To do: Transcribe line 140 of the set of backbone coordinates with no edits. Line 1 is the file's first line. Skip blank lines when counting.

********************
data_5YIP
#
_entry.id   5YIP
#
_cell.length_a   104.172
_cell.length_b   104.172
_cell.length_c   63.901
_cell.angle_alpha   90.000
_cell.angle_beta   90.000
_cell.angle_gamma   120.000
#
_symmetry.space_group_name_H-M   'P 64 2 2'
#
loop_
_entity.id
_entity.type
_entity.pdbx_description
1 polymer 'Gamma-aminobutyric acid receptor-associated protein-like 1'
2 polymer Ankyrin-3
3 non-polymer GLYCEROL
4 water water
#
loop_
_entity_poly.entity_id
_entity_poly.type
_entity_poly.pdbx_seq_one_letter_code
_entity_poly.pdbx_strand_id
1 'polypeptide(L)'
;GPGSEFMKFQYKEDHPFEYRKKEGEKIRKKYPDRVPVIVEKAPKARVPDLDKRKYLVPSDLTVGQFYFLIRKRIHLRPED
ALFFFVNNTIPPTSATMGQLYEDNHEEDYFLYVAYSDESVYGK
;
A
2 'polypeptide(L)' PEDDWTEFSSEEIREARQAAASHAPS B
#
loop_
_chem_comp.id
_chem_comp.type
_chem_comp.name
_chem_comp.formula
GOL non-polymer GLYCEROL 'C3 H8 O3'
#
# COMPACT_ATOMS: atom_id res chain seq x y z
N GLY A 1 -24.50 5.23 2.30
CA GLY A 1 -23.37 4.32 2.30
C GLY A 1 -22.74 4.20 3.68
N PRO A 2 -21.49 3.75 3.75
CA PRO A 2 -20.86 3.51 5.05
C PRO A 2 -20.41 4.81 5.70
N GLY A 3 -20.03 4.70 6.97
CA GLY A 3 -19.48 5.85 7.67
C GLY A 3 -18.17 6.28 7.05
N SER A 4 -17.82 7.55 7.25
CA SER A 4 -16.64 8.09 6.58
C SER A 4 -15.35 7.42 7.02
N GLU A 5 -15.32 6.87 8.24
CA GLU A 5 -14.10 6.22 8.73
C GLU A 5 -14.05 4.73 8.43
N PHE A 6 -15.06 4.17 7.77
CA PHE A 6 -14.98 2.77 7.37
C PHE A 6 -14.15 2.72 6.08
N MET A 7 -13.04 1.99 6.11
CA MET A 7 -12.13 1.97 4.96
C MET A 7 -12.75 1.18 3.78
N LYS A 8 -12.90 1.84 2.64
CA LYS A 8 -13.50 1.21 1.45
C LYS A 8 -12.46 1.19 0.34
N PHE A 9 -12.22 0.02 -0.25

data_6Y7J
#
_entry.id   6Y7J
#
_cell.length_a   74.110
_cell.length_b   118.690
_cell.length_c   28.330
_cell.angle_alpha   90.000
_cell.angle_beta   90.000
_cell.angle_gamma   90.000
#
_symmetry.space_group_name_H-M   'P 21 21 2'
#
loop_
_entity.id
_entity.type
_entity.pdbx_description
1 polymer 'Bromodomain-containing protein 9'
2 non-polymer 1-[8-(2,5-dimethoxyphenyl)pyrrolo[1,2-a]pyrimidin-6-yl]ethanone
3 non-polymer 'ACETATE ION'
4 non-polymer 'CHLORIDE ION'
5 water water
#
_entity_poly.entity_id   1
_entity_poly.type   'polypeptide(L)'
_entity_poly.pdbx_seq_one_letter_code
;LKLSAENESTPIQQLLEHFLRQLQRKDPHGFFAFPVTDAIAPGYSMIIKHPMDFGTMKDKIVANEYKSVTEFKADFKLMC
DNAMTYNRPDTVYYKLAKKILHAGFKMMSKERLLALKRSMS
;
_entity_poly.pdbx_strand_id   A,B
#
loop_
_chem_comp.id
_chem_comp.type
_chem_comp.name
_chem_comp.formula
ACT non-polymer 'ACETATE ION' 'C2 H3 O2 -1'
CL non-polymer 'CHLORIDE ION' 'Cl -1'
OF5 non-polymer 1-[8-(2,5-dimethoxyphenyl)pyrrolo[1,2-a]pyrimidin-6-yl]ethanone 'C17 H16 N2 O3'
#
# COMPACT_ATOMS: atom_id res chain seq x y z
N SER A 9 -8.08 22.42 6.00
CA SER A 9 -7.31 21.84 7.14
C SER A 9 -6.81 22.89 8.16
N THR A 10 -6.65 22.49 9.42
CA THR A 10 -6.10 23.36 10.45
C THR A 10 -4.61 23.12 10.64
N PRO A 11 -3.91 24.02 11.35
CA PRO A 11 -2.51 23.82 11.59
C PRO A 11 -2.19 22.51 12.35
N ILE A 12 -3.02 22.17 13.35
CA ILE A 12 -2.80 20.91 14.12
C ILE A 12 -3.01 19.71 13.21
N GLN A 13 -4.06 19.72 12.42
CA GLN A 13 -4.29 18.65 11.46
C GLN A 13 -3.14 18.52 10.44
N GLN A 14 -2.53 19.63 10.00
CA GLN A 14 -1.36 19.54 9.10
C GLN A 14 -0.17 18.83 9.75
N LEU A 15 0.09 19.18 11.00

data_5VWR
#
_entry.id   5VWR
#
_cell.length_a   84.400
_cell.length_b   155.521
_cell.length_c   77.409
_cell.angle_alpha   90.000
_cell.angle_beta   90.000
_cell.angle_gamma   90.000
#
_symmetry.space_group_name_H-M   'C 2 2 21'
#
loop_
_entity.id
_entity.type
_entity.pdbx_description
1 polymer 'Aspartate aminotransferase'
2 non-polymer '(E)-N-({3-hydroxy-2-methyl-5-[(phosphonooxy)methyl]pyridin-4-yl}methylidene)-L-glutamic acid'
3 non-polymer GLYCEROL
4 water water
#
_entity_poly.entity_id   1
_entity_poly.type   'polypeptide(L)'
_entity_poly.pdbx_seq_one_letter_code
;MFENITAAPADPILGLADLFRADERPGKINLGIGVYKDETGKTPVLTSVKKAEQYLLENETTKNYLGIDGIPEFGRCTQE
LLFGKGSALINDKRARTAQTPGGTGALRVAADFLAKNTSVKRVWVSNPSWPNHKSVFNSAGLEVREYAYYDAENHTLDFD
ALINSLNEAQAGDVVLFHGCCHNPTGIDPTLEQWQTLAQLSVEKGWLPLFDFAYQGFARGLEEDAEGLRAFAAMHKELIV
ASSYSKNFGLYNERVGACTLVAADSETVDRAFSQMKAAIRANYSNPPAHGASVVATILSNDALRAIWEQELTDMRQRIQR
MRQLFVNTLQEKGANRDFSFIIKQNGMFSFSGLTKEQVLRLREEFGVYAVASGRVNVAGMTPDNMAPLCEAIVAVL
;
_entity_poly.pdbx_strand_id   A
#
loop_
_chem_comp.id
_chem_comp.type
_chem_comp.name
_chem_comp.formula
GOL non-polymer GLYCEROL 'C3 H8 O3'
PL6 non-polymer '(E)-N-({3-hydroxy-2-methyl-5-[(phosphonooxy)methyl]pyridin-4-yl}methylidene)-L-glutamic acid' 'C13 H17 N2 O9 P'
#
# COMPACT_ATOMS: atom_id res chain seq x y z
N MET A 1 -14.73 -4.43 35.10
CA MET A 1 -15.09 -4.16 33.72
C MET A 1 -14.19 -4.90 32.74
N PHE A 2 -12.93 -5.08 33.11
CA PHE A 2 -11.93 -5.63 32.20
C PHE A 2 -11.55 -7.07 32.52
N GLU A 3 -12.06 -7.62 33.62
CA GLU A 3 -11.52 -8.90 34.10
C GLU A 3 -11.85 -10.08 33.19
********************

#